• Hofan 可凡

Eyeballs, eyeballs, eyeballs

Hofan's systematic adventures into realistic sketching

Recently I have begun to study eyeballs.

I don’t quite know how I fell down this rabbit-hole…. I’ve always loved drawing, but never quite had the discipline to be technical about it. You see, I am predominantly feeling person; and as such, my art - up until now - has been more Rothko than da Vinci.


But the other reason is because I have never devoted the time to realism. I mean, why go there when there is photography ?


Answer: Because without it, my art will never have any range. Picasso was know to have said, “It took me four years to paint like Raphael, but a lifetime to paint like a child.” But kindergarten paintings are a dime a dozen, but Picasso’s influence in the art world is now enshrined in history. As such, this rite-of-passage of accurate draftsmanship seems quite key to a growth of any serious artist who wishes to go beyond repeated improvisations.


I think behind all this is a deep love of anime. We never had a TV in our household, but occasionally we would get a chance to spend the weekend at my cousins’ where lo and behold, we could watch TV. Aside from watching “The Sound of Music” on VHS tape over and over again, and the afternoon serials like《魔神英雄傳》, one piece that made an indelible mark on me was the full length feature, “Nausicaa of the Valley of the Wind.” At some point in my life, it made me go: “I want to make something like that.” I think it was partly the freedom of animation, where it seemed like one could actualise the craziness of one’s inner world into a form that could be shared. These days of course, the special effects technology in movie-making has completely blurred the line between realism and the fantastical; but growing up, animation seemed to have the freedom that movie-making didn’t. As long as you could draw it, it was valid.


Back to my eyeballs.

So this whole side-quest started because I saw a friend use a software called Procreate, and it seemed like something that was easy to use. Hahahaha.. I was conned into this because I thought it would be easy. And it is true, it is a very powerful software that can render illustrations into a very life-like manner in a very short time.


Here’s what I could do following a video tutorial on day two of using the software

Impressive, right ? But producing this was not a creative process. It was a copying process. It would be if Van Gogh had pre-mixed your paints and showed you where to dab. Of course, there is a little bit of spatial judgment involved, but the level of difficulty is like those meals where they ship you all the ingredients pre-cut and pre-mixed and you just have to throw it into a wok/ toss the salad and serve on a beautiful plate. This, and the ability to create a meal, are two different things.


(It was however, completely valuable in helping me understand the software, and I throughly recommend these sort of tutorial videos to anyone starting up. I’ve compiled a list of my favourites below.)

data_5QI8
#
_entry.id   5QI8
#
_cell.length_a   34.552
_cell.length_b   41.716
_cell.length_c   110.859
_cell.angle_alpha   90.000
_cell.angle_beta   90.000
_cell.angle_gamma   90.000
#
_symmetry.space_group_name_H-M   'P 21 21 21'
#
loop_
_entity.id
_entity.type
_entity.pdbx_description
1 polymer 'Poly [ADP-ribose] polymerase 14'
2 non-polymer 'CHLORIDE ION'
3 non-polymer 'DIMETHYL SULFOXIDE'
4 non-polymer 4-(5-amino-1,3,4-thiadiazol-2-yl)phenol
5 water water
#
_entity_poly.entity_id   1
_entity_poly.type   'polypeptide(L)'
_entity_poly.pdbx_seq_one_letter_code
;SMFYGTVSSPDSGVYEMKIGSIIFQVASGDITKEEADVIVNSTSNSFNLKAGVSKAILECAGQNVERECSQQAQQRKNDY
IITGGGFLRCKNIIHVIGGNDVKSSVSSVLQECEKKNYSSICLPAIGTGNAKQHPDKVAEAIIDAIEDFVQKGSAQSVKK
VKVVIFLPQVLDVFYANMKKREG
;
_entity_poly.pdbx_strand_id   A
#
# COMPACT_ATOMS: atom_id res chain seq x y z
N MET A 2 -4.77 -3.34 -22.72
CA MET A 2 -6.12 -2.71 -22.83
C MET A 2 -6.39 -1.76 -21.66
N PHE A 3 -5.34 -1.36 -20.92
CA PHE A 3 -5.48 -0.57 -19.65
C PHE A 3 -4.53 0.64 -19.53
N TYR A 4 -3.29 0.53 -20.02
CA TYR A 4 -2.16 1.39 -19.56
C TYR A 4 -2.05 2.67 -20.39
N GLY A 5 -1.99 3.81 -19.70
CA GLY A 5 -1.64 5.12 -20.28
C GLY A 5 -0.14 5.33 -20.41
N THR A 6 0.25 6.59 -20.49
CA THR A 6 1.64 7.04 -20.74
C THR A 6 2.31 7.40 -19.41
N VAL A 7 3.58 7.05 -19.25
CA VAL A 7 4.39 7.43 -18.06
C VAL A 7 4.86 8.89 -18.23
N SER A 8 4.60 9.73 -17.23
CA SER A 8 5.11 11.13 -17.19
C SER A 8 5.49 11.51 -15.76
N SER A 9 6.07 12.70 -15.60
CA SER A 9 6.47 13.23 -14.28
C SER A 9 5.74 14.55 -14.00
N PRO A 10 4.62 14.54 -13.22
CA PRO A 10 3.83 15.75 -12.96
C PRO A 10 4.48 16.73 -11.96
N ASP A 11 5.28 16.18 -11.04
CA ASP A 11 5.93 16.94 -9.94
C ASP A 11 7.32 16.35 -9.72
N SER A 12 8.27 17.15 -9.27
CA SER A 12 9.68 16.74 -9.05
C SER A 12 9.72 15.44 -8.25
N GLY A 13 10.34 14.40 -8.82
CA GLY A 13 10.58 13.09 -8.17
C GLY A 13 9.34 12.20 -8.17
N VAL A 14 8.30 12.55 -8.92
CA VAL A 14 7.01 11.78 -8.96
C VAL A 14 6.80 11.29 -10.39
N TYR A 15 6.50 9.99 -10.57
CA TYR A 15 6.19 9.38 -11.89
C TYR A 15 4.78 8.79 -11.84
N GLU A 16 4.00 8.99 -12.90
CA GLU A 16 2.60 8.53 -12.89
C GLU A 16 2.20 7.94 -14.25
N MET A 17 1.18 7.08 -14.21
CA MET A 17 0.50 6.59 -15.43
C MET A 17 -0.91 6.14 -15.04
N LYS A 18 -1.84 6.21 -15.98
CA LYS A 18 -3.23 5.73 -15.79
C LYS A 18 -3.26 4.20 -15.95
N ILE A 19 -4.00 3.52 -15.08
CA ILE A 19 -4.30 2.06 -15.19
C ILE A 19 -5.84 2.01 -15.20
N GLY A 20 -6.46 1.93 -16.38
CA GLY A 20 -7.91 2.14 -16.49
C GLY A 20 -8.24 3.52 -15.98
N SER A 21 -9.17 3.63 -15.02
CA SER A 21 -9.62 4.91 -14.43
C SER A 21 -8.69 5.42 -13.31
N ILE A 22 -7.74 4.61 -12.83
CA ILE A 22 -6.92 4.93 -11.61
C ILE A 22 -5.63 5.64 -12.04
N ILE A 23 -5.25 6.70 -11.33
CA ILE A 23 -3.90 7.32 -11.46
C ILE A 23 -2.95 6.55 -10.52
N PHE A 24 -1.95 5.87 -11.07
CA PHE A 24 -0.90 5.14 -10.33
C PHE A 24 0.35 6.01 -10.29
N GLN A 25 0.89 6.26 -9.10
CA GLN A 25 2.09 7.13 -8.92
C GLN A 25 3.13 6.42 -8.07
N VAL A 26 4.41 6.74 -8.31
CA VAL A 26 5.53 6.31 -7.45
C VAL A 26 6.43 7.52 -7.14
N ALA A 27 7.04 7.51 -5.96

As I dove further into the video tutorials, I began to realise that I really wanted to create, and in order to create I really needed to go back to the basics. If I wanted to draw people from imagination, I needed to go back to anatomy. I needed to understand perspective, light source, etc. Not because it is my ultimate goal to draw hyper-realistic figures, but only through this understanding could I go beyond copying photos or references. And technically, improving one’s draftsmanship is good because there’s an objective standard by which you can judge your own hand-eye coordination and your ability to analyse, memorise and reproduce shapes.


At the back of my mind of course, I do wonder: will this diet of technical drawing result in bad habits ? By drawing the standard Loomis head from all angles will my understanding of the human head become robotic ? So even though I’m using a lot of modelling software that doesn’t account for the complexity and range of variation in human bodies, I am aware that this is a stage in my development. I know that I am vibrant, alive; and there will come a point where I will break this mould. But I first need to build something up so that I have something to break. I need to give myself choice, so that I have range.



 

Standing on the Shoulders of Giants


Here’s a list of things resources that I have found helpful....

  • Proko with Stan Prokopenko - I started on the youtube channel, but ended up actually signing up for the Portrait Drawing & Figure Drawing fundamentals. There’s something nice and systematic about following a course.

  • Magic Poser - 3D modelling with human figures. You can manipulate it to decide the pose and the light source. Gender and weight changes requires a one-off payment but the general male body is free.
 Web browser version (lite) here.

  • Krenz 繪畫地圖:一節課建立對繪畫學習的正確認知 
I found this Taiwanese teacher because people kept recommending his cube rotation exercises. Here in his 3 hour lecture he gives a very systematic outline of what he considers to be essential to learn drawing accurately. (with English subtitles)

  • "Classic Human Anatomy in Motion: The Artist's Guide to the Dynamics of Figure Drawing" - actually this is too detailed, but the eyeball sketches at the top of the page are from there.

When it comes to procreate tutorials:

  • Art with Flo - this introduces you to a lot of key concepts to procreate very fast. I recommend starting with her Moonscape and then the Goldfish tutorial but there are many others videos in her channel.

  • If you are into watercolour, I highly recommend Calvin at DrifterStudio's channel and his watercolour papers / brushes. If you are willing to invest, the support for his products is really amazing. 



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